Compare any two graphics cards:
Radeon HD 7870 XT vs Radeon R9 270X
IntroThe Radeon HD 7870 XT features a core clock frequency of 925 MHz and a GDDR5 memory frequency of 1500 MHz. It also uses a 256-bit memory bus, and makes use of a 28 nm design. It is made up of 1536 SPUs, 96 TAUs, and 32 Raster Operation Units.
Compare all of that to the Radeon R9 270X, which uses a 28 nm design. AMD has set the core speed at 1000 MHz. The GDDR5 memory is set to run at a frequency of 1400 MHz on this card. It features 1280 SPUs as well as 80 TAUs and 32 ROPs.
(No game benchmarks for this combination yet.)
Power Usage and Theoretical Benchmarks
Power Consumption (Max TDP)
Theoretically speaking, the Radeon HD 7870 XT is 7% faster than the Radeon R9 270X overall, due to its greater bandwidth. (explain)
Texel RateThe Radeon HD 7870 XT should be just a bit (approximately 11%) better at texture filtering than the Radeon R9 270X. (explain)
Pixel RateIf running with a high resolution is important to you, then the Radeon R9 270X is a better choice, but it probably won't make a huge difference. (explain)
Please note that the above 'benchmarks' are all just theoretical - the results were calculated based on the card's specifications, and real-world performance may (and probably will) vary at least a bit.
Please note that the price comparisons are based on search keywords - sometimes it might show cards with very similar names that are not exactly the same as the one chosen in the comparison. We do try to filter out the wrong results as best we can, though.
Memory Bandwidth: Memory bandwidth is the max amount of data (counted in MB per second) that can be transported past the external memory interface in a second. The number is calculated by multiplying the interface width by its memory clock speed. If the card has DDR type RAM, it must be multiplied by 2 again. If it uses DDR5, multiply by ANOTHER 2x. The better the bandwidth is, the faster the card will be in general. It especially helps with AA, High Dynamic Range and higher screen resolutions.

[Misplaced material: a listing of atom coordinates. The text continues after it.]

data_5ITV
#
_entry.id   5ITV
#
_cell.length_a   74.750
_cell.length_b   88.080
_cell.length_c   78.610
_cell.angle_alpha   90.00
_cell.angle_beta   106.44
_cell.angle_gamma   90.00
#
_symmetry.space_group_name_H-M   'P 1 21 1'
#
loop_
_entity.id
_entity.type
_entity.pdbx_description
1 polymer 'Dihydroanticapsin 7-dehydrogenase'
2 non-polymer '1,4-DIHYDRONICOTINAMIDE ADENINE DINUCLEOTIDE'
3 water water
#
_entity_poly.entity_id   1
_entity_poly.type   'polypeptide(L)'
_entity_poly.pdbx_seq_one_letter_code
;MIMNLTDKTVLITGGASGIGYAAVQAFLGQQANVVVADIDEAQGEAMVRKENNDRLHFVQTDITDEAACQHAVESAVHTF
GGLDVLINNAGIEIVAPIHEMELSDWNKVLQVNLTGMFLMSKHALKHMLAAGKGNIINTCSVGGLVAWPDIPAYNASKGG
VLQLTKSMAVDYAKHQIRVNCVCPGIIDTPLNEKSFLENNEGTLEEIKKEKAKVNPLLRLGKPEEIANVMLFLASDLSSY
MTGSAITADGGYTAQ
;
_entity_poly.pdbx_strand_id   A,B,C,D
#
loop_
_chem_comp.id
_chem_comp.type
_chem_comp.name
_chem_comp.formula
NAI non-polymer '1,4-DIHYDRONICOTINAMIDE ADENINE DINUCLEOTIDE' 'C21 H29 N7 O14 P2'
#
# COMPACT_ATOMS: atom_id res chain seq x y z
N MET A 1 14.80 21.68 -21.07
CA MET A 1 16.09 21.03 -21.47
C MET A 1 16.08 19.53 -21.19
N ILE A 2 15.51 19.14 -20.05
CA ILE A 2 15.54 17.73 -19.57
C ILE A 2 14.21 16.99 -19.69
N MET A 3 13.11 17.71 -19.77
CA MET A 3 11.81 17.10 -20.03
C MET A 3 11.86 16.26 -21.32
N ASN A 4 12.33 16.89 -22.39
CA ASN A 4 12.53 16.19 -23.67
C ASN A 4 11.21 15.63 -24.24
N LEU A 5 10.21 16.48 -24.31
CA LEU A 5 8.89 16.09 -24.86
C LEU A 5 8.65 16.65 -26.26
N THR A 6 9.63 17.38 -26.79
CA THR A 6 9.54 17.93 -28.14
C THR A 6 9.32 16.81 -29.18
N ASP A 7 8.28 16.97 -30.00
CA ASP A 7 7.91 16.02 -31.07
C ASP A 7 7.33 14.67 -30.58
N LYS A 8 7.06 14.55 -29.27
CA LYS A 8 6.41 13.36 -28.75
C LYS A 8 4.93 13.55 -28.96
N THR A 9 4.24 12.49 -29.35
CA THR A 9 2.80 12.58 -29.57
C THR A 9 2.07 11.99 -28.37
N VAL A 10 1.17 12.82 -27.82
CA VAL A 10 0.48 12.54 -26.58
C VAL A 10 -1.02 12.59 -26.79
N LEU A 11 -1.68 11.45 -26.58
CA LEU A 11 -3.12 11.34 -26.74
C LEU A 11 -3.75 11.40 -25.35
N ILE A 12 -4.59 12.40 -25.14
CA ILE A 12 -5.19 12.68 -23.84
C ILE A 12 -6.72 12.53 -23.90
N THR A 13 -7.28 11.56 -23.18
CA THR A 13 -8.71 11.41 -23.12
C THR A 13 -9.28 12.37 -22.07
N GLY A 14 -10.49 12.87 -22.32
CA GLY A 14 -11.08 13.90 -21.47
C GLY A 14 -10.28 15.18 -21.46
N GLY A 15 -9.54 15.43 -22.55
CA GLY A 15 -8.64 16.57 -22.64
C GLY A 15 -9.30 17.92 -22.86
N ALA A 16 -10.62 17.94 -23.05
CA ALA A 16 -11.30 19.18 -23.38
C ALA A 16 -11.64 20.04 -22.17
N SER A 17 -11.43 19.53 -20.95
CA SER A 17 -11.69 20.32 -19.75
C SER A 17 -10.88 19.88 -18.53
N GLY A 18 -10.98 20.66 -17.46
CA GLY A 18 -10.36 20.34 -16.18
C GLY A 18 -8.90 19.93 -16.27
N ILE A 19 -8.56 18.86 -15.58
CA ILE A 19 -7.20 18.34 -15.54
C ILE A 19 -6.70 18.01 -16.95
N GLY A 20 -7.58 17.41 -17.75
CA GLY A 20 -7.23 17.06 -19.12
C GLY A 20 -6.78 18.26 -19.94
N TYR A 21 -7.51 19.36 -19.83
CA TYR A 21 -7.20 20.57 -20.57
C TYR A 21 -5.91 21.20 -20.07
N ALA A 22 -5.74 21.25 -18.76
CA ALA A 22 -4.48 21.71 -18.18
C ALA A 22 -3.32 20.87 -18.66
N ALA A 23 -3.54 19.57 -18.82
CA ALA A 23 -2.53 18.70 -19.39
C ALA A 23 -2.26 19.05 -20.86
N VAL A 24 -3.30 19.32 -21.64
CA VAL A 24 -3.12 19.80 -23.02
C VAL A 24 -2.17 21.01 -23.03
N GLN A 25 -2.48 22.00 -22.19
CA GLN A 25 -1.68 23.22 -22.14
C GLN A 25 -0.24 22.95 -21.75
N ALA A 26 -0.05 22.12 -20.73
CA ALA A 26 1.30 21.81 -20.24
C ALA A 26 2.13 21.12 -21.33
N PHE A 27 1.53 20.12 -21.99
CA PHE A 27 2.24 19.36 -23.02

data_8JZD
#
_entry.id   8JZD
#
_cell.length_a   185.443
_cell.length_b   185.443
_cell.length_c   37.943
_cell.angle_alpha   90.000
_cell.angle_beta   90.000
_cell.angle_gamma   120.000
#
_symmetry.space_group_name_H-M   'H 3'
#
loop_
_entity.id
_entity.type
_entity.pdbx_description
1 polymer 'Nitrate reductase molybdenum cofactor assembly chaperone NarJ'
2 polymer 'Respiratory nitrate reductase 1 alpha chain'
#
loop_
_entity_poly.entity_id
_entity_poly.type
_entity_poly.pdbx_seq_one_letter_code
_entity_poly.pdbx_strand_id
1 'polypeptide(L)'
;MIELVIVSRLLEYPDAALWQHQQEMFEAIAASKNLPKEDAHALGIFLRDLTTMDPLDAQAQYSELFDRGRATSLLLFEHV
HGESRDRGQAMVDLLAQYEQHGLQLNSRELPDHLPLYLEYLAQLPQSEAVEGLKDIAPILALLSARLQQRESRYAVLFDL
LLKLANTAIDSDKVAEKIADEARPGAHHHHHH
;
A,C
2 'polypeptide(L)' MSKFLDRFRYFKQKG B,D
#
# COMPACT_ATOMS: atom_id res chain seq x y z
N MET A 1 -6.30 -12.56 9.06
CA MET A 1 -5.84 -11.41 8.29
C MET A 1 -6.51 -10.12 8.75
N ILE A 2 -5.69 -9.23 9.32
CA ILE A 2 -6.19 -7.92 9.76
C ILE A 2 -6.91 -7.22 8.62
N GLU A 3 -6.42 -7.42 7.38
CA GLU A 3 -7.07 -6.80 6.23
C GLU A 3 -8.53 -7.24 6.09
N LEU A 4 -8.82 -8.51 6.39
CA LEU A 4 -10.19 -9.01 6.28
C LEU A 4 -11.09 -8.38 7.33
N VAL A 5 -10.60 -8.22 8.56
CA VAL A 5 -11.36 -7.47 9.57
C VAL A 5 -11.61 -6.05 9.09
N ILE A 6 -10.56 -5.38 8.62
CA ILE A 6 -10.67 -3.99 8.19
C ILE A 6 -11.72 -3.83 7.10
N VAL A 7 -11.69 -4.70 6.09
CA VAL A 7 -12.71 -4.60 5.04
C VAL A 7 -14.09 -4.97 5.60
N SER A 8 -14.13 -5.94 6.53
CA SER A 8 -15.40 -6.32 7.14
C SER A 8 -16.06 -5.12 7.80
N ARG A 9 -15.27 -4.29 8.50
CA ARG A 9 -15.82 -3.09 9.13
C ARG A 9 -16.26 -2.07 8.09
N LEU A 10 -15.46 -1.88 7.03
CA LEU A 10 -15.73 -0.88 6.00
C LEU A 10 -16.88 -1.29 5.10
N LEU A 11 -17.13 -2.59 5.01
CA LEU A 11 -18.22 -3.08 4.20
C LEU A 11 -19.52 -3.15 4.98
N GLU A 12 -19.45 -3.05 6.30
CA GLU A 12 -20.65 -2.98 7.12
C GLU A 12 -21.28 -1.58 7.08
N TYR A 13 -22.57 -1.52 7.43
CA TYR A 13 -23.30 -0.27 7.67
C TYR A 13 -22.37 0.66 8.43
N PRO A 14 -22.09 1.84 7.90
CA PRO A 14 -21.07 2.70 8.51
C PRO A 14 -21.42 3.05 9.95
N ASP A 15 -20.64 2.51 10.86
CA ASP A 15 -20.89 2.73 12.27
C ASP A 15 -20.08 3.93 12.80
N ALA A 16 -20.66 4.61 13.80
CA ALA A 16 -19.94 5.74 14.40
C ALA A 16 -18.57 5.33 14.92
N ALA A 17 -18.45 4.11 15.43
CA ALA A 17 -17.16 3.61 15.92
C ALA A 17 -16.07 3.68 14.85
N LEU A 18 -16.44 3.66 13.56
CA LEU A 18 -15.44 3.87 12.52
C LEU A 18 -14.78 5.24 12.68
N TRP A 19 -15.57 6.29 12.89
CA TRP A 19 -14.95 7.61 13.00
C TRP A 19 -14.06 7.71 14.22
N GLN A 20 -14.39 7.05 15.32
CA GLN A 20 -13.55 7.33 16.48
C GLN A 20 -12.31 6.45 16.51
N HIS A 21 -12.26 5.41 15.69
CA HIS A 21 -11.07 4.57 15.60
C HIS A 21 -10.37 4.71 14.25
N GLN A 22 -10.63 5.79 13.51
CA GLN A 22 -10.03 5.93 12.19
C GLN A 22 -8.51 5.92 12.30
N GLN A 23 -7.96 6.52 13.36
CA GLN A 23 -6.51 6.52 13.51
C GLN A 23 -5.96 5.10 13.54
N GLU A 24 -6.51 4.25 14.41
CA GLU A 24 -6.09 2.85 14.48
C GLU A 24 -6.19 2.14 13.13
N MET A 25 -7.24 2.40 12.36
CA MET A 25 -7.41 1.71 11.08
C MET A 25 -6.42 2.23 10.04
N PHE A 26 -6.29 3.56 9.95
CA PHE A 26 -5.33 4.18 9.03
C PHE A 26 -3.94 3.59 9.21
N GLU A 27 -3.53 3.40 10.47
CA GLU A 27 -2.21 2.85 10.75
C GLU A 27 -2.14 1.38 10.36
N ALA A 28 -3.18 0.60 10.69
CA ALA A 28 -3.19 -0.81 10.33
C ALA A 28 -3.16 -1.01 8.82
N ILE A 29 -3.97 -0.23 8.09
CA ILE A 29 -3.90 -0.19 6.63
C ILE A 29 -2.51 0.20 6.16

Texel Rate: Texel rate is the maximum amount of texture map elements (texels) that can be processed in one second. This number is worked out by multiplying the total amount of texture units of the card by the core clock speed of the chip. The higher this number, the better the card will be at handling texture filtering (anisotropic filtering - AF). It is measured in millions of texels in a second.
Pixel Rate: Pixel rate is the maximum number of pixels the graphics card could possibly write to the local memory per second - measured in millions of pixels per second. Pixel rate is calculated by multiplying the number of colour ROPs by the clock speed of the card. ROPs (Raster Operations Pipelines - also called Render Output Units) are responsible for drawing the pixels (image) on the screen. The actual pixel fill rate is also dependant on many other factors, especially the memory bandwidth of the card - the lower the memory bandwidth is, the lower the potential to get to the maximum fill rate.